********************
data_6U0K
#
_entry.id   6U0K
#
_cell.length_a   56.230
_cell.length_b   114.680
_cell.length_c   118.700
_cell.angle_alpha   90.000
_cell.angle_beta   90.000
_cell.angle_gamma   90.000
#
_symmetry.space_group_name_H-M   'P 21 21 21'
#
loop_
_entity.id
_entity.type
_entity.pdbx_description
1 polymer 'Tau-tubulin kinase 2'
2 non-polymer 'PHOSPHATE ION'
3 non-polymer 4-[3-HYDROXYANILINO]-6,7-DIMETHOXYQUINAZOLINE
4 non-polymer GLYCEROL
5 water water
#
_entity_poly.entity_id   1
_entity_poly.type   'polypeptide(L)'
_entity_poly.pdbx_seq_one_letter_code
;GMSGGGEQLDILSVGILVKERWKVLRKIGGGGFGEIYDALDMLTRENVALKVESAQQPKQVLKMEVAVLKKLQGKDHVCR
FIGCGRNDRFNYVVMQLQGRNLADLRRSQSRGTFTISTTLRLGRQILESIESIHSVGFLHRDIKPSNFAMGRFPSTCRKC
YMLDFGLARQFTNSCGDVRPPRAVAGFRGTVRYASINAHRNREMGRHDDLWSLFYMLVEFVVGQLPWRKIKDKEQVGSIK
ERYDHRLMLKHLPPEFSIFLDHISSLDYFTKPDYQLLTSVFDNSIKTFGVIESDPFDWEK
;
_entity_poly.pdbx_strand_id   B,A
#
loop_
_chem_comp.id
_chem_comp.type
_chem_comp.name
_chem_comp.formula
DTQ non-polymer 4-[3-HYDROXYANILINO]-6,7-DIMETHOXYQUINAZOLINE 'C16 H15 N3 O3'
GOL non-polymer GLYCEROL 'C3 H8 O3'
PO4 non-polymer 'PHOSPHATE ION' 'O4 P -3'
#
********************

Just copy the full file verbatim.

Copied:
data_6U0K
#
_entry.id   6U0K
#
_cell.length_a   56.230
_cell.length_b   114.680
_cell.length_c   118.700
_cell.angle_alpha   90.000
_cell.angle_beta   90.000
_cell.angle_gamma   90.000
#
_symmetry.space_group_name_H-M   'P 21 21 21'
#
loop_
_entity.id
_entity.type
_entity.pdbx_description
1 polymer 'Tau-tubulin kinase 2'
2 non-polymer 'PHOSPHATE ION'
3 non-polymer 4-[3-HYDROXYANILINO]-6,7-DIMETHOXYQUINAZOLINE
4 non-polymer GLYCEROL
5 water water
#
_entity_poly.entity_id   1
_entity_poly.type   'polypeptide(L)'
_entity_poly.pdbx_seq_one_letter_code
;GMSGGGEQLDILSVGILVKERWKVLRKIGGGGFGEIYDALDMLTRENVALKVESAQQPKQVLKMEVAVLKKLQGKDHVCR
FIGCGRNDRFNYVVMQLQGRNLADLRRSQSRGTFTISTTLRLGRQILESIESIHSVGFLHRDIKPSNFAMGRFPSTCRKC
YMLDFGLARQFTNSCGDVRPPRAVAGFRGTVRYASINAHRNREMGRHDDLWSLFYMLVEFVVGQLPWRKIKDKEQVGSIK
ERYDHRLMLKHLPPEFSIFLDHISSLDYFTKPDYQLLTSVFDNSIKTFGVIESDPFDWEK
;
_entity_poly.pdbx_strand_id   B,A
#
loop_
_chem_comp.id
_chem_comp.type
_chem_comp.name
_chem_comp.formula
DTQ non-polymer 4-[3-HYDROXYANILINO]-6,7-DIMETHOXYQUINAZOLINE 'C16 H15 N3 O3'
GOL non-polymer GLYCEROL 'C3 H8 O3'
PO4 non-polymer 'PHOSPHATE ION' 'O4 P -3'
#